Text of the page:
On Tue, 08 Dec 2009 10:56:37 -0600, AZ Nomad wrote:
There's still brakes and timing belts and clutches and coolant pumps and
other stuff to worry about once the mileage gets high enough, though - and
I suspect lots of folk out there believe that if it's a modern vehicle
it therefore needs no care at all...
Remember back when the service manual recommended removing the
head/heads to clean the carbon buildup every xx thousand miles?
GEEZ! I seem to recall having to do a lot of fiddling with my
50's, 60's and 70's vehicles just to keep them running reasonably
well. When I was younger, I loved tinkering with engines, now I
just want to get in the darn thing and go.
I had a '69 with a 1650 made by a Porsche mechanic in Houston. It had a
Holley Bugsprayer carb, headers, mechanical advance distributor, a cam,
roller rocker arms, big oil cooler, and a clutch from the VW Transporter
truck. It screamed, and I could get third gear scratch. It turned a lot of
heads. It would do 90 down the freeway. Handling was squirrely, though.
The plug itself almost certainly had nothing to do w/ it...it's just a
symptom of what went wrong. Nor would have replacing them @100k or
whatever was the recommended interval likely have made any difference.
That's basically the reason. She's low on cash, and doesn't understand why I
give a damn. The day after this car mess began, there was a death on her
side of the family, so she's overwhelmed.
The mechanic really is quite remarkable. Over the years, he's talked me OUT
of doing certain things to old cars. He's very good at presenting the
mechanical facts, but at some point, that aspect runs out of steam and it
comes down to financial decisions which only the owner can make.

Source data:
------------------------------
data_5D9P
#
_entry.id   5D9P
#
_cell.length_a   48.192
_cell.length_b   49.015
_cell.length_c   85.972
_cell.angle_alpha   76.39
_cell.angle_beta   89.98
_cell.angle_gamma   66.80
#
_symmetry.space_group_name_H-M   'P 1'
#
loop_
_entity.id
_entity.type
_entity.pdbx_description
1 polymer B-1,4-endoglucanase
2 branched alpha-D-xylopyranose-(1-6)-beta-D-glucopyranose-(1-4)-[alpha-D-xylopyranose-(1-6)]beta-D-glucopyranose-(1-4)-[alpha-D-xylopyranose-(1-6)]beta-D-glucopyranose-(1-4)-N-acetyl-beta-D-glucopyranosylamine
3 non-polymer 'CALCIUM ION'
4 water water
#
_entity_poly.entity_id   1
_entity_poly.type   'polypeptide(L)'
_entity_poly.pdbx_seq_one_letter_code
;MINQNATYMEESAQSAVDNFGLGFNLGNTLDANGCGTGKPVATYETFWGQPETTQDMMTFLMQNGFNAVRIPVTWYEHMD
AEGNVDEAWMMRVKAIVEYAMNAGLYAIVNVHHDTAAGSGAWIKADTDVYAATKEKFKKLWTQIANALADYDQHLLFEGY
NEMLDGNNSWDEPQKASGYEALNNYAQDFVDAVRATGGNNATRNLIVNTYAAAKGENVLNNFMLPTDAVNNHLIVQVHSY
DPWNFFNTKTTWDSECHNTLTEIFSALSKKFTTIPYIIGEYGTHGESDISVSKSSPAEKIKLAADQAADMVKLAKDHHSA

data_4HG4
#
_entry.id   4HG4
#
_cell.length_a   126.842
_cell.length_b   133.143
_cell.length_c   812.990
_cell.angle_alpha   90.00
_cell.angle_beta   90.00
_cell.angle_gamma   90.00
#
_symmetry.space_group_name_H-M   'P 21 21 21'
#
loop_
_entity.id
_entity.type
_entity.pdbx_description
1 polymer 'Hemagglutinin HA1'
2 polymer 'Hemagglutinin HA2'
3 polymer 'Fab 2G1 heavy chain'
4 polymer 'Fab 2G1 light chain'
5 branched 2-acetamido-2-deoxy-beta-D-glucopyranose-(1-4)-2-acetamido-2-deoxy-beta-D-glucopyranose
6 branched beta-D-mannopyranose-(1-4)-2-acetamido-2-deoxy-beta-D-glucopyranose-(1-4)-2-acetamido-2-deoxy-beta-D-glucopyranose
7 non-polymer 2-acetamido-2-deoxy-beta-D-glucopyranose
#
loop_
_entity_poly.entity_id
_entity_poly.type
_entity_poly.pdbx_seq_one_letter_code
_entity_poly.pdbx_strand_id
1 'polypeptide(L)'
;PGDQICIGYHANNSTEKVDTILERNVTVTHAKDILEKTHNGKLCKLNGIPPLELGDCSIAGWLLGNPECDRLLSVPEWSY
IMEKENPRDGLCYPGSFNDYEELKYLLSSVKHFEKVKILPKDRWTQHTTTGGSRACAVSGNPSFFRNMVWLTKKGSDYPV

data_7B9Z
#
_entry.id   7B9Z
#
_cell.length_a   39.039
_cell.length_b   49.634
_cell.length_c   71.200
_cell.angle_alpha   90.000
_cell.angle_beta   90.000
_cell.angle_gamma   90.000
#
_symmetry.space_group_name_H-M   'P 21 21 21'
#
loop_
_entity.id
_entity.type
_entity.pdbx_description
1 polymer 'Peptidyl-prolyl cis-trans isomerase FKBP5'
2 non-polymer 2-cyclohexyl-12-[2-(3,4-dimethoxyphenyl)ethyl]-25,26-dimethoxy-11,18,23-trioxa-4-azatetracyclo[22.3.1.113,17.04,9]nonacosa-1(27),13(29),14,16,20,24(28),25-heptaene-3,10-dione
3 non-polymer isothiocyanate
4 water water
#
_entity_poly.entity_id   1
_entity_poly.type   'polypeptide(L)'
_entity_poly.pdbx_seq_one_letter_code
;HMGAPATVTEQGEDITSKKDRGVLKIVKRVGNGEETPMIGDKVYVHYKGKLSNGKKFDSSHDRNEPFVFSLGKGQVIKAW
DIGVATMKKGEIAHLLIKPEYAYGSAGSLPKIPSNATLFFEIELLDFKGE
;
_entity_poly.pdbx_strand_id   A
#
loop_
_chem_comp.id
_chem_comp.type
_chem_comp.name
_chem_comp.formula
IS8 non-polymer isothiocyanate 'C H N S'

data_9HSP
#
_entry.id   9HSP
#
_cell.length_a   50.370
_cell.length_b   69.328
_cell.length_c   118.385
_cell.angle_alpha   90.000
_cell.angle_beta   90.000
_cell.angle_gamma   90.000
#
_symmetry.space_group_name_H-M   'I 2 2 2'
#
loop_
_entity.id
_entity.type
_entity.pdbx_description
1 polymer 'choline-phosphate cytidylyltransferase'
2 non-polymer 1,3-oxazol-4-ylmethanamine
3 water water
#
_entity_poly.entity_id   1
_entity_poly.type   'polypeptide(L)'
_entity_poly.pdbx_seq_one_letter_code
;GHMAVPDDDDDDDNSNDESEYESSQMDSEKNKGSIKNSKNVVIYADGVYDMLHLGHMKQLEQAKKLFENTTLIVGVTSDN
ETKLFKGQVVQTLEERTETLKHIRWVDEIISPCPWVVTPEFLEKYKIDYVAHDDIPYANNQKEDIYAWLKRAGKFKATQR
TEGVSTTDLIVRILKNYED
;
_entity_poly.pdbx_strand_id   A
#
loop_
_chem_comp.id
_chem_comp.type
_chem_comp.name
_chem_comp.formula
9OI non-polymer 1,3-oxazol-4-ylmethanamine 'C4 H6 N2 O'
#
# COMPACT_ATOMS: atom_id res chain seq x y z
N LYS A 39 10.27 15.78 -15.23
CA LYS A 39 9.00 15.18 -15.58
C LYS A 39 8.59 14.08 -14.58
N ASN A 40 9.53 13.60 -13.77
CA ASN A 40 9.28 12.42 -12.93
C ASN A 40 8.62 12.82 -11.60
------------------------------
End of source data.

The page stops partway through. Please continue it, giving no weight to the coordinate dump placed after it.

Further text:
No need to explain- I know lotsa one guys who have more contact and
day-to-day involvement with their ex that when they were married. And
half of them don't even have kids with the lady.
A plug "broken"??? How? What broke? In 50 years w/ all personal
automobiles and light trucks plus tractors and other farm equipment BD
(before diesel) I've never seen a broken plug other than breaking the
insulation or somesuch external damage.
Unless something like the other doofus-caused damage this seems more
than peculiar it was the plug. I, like another poster, don't know the
engine but if caused mechanical damage to a plug the timing or a rod or
somesuch sound more proximate causes than a plug. The plug may be a
I swapped a rebuilt engine into an old Honda CRX years ago for not a lot
of money...back then there was an abundant supply from Japan owing to a
change in their emission requirements iiuc. Don't know what options
would be at the moment for that one. Generally, if a vehicle is still
otherwise in good shape one can still repair pretty major for less than
what would spend on the replacement (unless one is extremely fortunate
or disciplined in the process anyway).
Well I have....
A few years ago my wife's 100K plus miles Oldsmobile had a tune up
including new plugs and plug leads. A few weeks later a noticable miss
developed and my mechanic found that one of the plugs he'd just replaced
had lost it's ground electrode. He replaced the plug "under warranty"
and her car seemed to be running OK after that.
About 8 months later her car failed the emissions portion of our annual
state inspection because the engine computer was reporting uneven